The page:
All of our nappies are at least second hand, lots were free from various local "swaps", some from friends and some from eBay. They are on DC2 and we've spent about £30 total.

Msbluesky32 Fri 16-Aug-13 15:34:43

ALSO some local councils give you money back for buying reusable nappies. I got £50 back from herts county council. Sorry I'm jamming up this thread with my bitty messages, lol, I have a sleeping baby on my lap and Internet is all I can do with one

StrangeGlue Fri 16-Aug-13 15:35:18

Wonderoos birth to potty pocket nappies are fab.

They have pads you popper together and tuck in. When you take them off you shake the pads out into the nappy bin with the cover in a net bag and dry pail it. Bung in washing machine everyday 3 days at 60 with half normal power/liquid and no fabric softener.

If you get them get the micro fibre inserts rather than bamboo - they dry much faster.

Any Qs PM me smile

Have a look on eBay people sell them on a lot.

I used throw always for the first few weeks whilst dd's legs padded out. I also use disposables at night.

StrangeGlue Fri 16-Aug-13 15:38:42

Oh and check your council as mine gave me £30 to spend on reusables.

You do need to change then more often than disposables and you can't use barrier cream.

forevergreek Fri 16-Aug-13 17:49:59

Oh yes our local council now gives £50 incentive also ( too late for us), but def look around.

I was amazed to learn of sling meets/ nappy meet ups/ etc etc when pregnant, who would have thought!

Ps both dh and myself weren't sure at first but decided to go Ahead due to financial savings and landfill. And they really are simple. We used disposables the first 2 weeks or so though, and do when travelling away somewhere ( unless it's our parents houses )

izchaz Fri 16-Aug-13 17:58:18

forever how do reusable wipes work? (stupid question of the century), what I mean is...I don't know, Uhh, ignore that, I guess you'd use them just like a flannel or similar? what do you do if you aren't near a tap when you need a wet one?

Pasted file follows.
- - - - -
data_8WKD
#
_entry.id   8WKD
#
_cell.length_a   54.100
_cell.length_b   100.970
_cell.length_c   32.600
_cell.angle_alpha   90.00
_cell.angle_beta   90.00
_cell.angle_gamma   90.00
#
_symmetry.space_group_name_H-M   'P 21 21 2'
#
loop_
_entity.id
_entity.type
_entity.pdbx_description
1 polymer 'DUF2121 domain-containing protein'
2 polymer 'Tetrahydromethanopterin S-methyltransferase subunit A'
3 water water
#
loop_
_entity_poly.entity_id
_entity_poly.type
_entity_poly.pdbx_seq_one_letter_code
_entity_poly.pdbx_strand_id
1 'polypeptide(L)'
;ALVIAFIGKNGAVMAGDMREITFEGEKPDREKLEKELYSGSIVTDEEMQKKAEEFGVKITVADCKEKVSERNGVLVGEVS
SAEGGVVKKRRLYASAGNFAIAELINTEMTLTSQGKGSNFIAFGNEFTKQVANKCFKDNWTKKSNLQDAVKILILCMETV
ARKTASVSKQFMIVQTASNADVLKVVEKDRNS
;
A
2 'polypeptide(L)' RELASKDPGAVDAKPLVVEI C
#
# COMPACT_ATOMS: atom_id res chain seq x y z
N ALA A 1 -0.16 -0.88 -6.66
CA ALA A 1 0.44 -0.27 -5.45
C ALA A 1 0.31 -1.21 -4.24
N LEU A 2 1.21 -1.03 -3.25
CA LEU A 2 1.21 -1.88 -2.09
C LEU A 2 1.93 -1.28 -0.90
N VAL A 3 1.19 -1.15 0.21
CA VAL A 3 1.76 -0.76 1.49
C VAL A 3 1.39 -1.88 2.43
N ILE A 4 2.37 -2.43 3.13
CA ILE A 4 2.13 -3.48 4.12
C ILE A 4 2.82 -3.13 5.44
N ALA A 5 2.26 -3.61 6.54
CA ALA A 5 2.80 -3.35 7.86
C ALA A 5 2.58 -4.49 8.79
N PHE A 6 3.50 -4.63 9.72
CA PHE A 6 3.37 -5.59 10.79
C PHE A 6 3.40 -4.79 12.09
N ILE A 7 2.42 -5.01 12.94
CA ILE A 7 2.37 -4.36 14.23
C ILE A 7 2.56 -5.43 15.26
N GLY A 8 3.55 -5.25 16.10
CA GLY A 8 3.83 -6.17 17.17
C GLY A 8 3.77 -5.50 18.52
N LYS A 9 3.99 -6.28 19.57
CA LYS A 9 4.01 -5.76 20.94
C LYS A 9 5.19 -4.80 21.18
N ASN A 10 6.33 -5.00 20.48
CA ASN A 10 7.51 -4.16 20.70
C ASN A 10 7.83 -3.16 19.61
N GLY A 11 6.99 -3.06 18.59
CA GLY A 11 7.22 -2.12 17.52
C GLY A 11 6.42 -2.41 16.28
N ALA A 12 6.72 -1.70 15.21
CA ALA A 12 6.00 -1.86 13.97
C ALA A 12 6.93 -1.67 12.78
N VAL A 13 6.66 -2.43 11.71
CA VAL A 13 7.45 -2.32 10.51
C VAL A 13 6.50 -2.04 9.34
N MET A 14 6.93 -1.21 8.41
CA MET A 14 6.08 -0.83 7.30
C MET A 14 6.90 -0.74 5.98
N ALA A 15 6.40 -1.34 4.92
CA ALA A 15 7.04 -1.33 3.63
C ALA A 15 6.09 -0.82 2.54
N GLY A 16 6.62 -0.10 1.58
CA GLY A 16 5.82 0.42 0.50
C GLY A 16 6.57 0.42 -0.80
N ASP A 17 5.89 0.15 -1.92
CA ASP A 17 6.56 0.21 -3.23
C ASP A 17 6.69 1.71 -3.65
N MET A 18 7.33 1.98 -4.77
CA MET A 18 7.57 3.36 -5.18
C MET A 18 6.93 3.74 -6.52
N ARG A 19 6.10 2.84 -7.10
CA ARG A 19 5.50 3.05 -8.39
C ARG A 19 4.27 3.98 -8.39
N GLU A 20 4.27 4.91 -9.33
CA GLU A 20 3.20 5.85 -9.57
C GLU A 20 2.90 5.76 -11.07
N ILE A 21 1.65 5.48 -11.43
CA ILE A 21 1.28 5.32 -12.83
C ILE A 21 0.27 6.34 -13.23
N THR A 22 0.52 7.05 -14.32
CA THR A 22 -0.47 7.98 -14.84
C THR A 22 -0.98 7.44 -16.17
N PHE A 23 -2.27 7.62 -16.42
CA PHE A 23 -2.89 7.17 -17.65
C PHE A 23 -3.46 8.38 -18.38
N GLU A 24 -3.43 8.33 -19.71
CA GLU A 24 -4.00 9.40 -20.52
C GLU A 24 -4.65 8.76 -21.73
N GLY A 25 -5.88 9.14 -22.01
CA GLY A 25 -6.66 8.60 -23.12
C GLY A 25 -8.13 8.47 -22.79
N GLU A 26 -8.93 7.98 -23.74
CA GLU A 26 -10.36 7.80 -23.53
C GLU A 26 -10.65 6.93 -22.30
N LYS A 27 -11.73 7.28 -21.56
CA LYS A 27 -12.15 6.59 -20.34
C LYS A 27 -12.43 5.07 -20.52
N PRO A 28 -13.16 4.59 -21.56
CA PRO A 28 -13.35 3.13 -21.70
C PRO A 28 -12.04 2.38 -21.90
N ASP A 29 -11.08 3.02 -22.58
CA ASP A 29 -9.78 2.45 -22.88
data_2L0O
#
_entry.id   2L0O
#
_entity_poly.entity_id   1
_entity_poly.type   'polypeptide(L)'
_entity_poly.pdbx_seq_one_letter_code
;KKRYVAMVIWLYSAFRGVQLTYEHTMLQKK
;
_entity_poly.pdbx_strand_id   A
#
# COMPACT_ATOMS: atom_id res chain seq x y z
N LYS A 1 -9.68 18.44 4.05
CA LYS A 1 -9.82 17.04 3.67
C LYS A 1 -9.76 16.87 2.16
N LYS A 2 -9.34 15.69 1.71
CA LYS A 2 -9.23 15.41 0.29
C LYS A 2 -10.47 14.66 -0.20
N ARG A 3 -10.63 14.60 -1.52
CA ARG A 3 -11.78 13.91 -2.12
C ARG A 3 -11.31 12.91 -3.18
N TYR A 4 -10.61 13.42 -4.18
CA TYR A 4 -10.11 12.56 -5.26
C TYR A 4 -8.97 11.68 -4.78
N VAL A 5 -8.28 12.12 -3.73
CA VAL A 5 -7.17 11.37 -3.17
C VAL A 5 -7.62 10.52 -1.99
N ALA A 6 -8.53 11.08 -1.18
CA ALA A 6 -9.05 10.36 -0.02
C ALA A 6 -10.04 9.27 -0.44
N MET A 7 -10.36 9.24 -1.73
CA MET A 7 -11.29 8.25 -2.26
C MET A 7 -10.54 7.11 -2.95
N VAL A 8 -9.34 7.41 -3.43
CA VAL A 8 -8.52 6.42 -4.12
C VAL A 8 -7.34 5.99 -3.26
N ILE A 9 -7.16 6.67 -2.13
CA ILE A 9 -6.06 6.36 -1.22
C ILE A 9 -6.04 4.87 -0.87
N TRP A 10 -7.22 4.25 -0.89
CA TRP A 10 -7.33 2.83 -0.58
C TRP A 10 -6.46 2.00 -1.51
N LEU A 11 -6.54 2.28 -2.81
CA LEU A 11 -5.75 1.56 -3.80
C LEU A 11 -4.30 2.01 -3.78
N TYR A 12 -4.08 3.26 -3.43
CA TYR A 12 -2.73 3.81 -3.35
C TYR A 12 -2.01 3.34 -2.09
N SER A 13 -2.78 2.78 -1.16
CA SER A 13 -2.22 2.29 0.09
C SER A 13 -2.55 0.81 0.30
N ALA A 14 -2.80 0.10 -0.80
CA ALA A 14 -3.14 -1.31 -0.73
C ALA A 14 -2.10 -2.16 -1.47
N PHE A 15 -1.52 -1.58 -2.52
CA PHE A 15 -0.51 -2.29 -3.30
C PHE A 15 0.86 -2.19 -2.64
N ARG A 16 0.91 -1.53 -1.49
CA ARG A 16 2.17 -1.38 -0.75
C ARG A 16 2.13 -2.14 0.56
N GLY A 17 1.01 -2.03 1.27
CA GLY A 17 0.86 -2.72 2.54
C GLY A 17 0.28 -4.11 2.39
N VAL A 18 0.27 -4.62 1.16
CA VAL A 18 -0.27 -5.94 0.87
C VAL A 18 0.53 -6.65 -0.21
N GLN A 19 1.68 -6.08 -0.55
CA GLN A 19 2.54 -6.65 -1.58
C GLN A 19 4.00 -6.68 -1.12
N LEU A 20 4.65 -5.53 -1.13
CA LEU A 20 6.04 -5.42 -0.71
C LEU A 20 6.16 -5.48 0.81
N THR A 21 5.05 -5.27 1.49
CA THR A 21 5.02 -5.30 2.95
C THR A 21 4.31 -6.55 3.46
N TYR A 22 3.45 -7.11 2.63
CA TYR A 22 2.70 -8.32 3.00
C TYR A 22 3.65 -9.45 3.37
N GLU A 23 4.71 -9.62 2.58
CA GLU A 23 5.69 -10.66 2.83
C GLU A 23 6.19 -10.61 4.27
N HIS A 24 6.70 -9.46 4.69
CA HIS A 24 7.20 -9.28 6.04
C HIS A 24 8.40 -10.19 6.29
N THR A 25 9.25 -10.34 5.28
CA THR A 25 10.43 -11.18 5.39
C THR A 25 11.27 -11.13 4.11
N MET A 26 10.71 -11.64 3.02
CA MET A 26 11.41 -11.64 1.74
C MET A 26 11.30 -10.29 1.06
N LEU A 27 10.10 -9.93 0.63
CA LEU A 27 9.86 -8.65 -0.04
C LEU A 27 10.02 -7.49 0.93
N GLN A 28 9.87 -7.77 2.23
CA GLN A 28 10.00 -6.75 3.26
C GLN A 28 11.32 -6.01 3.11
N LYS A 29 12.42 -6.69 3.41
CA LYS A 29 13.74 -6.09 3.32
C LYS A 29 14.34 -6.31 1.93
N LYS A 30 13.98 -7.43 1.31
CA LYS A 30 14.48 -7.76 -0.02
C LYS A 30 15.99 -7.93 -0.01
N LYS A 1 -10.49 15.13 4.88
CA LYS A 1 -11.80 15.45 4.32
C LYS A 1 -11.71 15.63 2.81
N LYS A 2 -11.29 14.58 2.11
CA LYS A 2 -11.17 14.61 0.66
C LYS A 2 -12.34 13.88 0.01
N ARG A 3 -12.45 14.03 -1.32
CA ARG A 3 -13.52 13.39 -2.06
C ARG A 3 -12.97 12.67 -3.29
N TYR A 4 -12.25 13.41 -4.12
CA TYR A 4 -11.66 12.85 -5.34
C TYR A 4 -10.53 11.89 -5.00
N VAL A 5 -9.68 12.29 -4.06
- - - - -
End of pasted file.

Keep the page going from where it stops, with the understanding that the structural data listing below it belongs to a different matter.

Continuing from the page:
bluesky you are a mine of bitesize titbits! Thank you, I'm fairly sure there's a nappy library round my way. I'll contact them and inflict my pregnancy gormlessness on them, sharpen 'em all up a bit!

toby I have the same plan - get everything else nailed down first, then get going with cloth nappies. I don't want to set myself up to fail by having loads of different new skills and routines to master straight off the bat.

vinegar so is it possible to use several nappy styles at once then? From the reading I've done everyone seems to suggest that you stick to a single system, which sort of daunted me, because what if it doesn't agree with me/my baby?

strange thanks for the headsup, I will be in touch with a million few questions I'm sure. Why do you use disposables at night? Do they offer a particular advantage?

ShoeJunkie Fri 16-Aug-13 18:19:39

We use totsbots easyfits during the day and a collection of pocket nappies at night. They're all reasonably quick drying which is good because we don't have a tumble dryer.

When we were deciding what to use we filled in a questionnaire on the nappy lady's website (just google nappy lady and it should come up). She can advise on the best type for you depending on your circumstances. She also does demonstrations if you are local to her.

None of my friends are using cloth either but it's working we'll for us!

Empress77 Fri 16-Aug-13 18:29:44

Ive bought a selection of a few to try from
and the ones that look the best by far to me are totsbots

But I havent yet tried them! (2 months till babay arrives still!) Very keen though and think itll be fine. Have also got some of these ready as they seem much more ethical/biodegradable than pampers (although arent fully biodegradable though I think?) (from toys r us/boots etc so easily accessible & I plan to use them at night time & at the beginning when Im most tired!).

I think cloth nappies are the way forward - everyone I know does use the disposable ones though so perhaps Im being naive, but they are much better than the old fashion cloth ones our mums coped with so we have it easier than they did!

pudtat Fri 16-Aug-13 19:11:49

Many councils do a real nappy trial where you can borrow a selection of nappies for a month to try different systems and styles on your baby. In mine I had 17 different types of nappy and what I liked at first was totally different to what I went for at the end having lived with them all for a month! Some nappy sellers will arrange similar trial kits and I do think they are a good idea.